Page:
Obituary - Dr Arthur Ivor Parry Brown
1908 to 2007
Dr Parry Brown, always known to friends and senior colleagues, simply as “Parry” died in Cambridge in November 2007 aged 99 years. He had worked at the London Hospital from 1933 to 1973 and as a young man also worked the National Heart and the Brompton Hospitals.
He was recognised as a versatile and pioneering anaesthetist during his career. He was always very calm in the operating theatre and his surgical colleagues relied heavily on his expertise and judgment. He was very well liked and is remembered very fondly by all those he worked with but under the polite exterior lurked an inner steel. He liked to do things his way and woe betide a trainee who displeased him by some maverick variation on his technique. For instance he particularly disliked the use of carbon dioxide to stimulate breathing at the end of an anaesthetic and its unauthorised use would induce a polite but personally devastating rebuke.
At the beginning of his career anaesthesia was still practised with ether and a Schimmelbusch mask and Parry was still able to demonstrate this technique at his last anaesthetic before his retirement in 1973. He is also remembered as an exponent of induction of anaesthesia with a rectal infusion of Bromethol. This technique, which seems perversely eccentric to us today, almost achieved the status of a religious ceremony as the Bromethol was brought to theatre in and administered through a tube from a silver canister. Parry believed strongly that it was the safest induction for patients with thyrotoxicosis undergoing thyroidectomy. Parry also maintained anaesthesia for thyroidectomies was by holding on an especially adapted mask with the patient breathing spontaneously. This technique was particularly stressful for a trainee with small hands.
His main interest was thoracic anaesthesia and the bulk of his career was before the advent of cardio-pulmonary bypass. He worked with Mr Vernon Thompson (Thompson bronchus blocker) and Mr Geoffrey Flavell at the London and Sir Thomas Holmes Sellors at the Brompton. At that time one-lung anaesthesia was achieved by the use of the fearsome Carlen tube of which he was a master. Parry believed in the “educated hand “for thoracic anaesthesia and at that time ventilators in theatre were in short supply. Monitoring even into the mid 1960s consisted of a blood pressure cuff or oscillotonometer and Parry always had a finger on the temporal pulse. For a long time there was only one ECG monitor in the London Hospital theatres and whether you used it depended on how early you arrived in the morning.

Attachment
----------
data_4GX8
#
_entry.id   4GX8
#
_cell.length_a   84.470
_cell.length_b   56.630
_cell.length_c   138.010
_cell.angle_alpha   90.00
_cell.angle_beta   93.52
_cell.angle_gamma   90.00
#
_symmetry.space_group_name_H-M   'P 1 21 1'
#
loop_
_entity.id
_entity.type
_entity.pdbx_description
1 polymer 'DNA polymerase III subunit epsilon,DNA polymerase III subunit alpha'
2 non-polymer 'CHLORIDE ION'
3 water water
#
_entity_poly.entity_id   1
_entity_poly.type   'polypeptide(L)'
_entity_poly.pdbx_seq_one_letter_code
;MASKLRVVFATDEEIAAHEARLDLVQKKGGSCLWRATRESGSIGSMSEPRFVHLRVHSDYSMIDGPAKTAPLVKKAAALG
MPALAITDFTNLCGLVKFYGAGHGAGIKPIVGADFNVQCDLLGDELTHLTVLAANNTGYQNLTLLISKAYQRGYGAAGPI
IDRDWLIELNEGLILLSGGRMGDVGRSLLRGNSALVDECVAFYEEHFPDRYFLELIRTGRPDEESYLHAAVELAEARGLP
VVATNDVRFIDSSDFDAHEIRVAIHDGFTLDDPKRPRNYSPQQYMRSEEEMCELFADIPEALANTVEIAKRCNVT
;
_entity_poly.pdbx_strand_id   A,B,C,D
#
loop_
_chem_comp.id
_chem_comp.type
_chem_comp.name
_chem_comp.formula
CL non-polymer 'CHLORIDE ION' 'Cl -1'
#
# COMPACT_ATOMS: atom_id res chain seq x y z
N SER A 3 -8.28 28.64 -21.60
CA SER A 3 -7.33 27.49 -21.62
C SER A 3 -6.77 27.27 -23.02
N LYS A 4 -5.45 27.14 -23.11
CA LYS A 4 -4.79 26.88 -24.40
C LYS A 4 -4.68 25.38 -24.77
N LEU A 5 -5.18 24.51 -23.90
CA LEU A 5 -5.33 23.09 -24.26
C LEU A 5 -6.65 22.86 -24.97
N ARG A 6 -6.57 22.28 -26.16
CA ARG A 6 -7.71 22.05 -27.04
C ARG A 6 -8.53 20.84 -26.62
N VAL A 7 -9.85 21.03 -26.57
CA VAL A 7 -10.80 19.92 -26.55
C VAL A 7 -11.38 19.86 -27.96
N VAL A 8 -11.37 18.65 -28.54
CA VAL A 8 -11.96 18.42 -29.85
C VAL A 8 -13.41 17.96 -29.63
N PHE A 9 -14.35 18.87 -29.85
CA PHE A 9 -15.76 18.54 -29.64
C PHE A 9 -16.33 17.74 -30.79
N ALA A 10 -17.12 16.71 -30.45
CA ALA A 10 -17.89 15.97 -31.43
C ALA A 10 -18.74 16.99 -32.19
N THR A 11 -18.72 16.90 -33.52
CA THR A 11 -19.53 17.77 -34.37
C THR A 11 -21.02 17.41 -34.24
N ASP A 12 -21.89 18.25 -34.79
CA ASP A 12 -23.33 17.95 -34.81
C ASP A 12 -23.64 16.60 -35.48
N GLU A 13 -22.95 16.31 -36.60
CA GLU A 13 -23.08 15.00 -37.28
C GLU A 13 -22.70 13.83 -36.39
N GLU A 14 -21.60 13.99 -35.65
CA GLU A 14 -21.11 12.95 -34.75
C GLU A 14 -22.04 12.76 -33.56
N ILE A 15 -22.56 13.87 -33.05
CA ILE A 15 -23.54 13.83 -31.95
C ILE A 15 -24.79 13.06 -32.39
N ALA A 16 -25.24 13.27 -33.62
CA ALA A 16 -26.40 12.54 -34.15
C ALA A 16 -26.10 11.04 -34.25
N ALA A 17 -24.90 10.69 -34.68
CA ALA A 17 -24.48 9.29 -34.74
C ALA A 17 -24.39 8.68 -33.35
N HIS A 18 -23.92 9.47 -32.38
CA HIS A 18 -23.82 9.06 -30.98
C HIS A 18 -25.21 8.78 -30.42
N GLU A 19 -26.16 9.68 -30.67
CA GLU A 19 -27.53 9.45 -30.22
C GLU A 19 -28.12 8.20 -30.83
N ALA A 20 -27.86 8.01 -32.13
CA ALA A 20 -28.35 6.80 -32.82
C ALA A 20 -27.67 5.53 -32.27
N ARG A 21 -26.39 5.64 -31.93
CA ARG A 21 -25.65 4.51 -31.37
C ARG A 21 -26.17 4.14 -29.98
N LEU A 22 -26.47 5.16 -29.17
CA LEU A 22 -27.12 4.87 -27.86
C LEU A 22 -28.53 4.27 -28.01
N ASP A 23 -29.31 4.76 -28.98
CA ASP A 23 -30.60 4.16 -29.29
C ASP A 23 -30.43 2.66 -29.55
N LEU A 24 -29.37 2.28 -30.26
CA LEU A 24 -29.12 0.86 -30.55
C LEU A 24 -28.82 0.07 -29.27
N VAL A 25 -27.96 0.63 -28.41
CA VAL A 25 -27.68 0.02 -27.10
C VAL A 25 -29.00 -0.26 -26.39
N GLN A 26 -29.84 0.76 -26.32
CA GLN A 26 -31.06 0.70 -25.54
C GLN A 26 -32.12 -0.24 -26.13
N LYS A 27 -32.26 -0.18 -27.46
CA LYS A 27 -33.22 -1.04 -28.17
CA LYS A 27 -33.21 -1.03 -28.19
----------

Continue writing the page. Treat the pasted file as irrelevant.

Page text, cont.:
Parry was most famous for the Parry Brown “prone” position used for patients having pulmonary resections first described in Thorax (1) in 1948. (See picture) This allowed drainage of excessive secretions particularly with bronchiectasis and tuberculosis. The position prevented spill over of secretions to the contra lateral lung and depended the surgeon being familiar with a posterior approach to the thorax. The only disadvantage ascribed to this position was the sudden cardio vascular collapse that occurred in some patients with limited cardiovascular reserve when they were turned face down. (No saturation probe, no arterial line, no ECG, a finger on the pulse and hand ventilation!).
The patient lies prone with flexed hips and pillows under the chest and pelvis, allowing the abdomen to hang free. The ipsilateral arm hangs over the edge of the operating table (drawing the scapula away from the incision site) with the contralateral arm lying at the side. The head is extended on the atlanto- occipital joint and rotated to the ipsilateral side – this straightens the line of the trachea and contralateral bronchus. When the operating table is tilted, secretions will gravitate along the tracheal tube to the mouth and can be easily suctioned – this is in direct contrast to the Overholt position where secretions tended to remain in the lung until the bronchus was divided. This position had the advantages of continual drainage of the lungs, together with greater mediastinal stability, albeit at the expense of a more limited incision as compared to a lateral thoracotomy. It represented a significant advance in thoracic anaesthesia, (described initially of course with a single lumen tube).
Cardio-thoracic anaesthesia has come a long way since then but it is well to pause occasionally and remember men like Parry Brown who had the skills and clinical acumen to develop the techniques that have eventually led to where we are today. At the same time we should also remember the patients who had the courage to subject themselves to anaesthesia and surgery at a time when both were so hazardous.
(1) Parry Brown, A.I. Posture in Thoracic Surgery. Thorax, 3:161-5 (1948)
(with thanks to Jerome Cotter, Peter Colvin and John Simpson)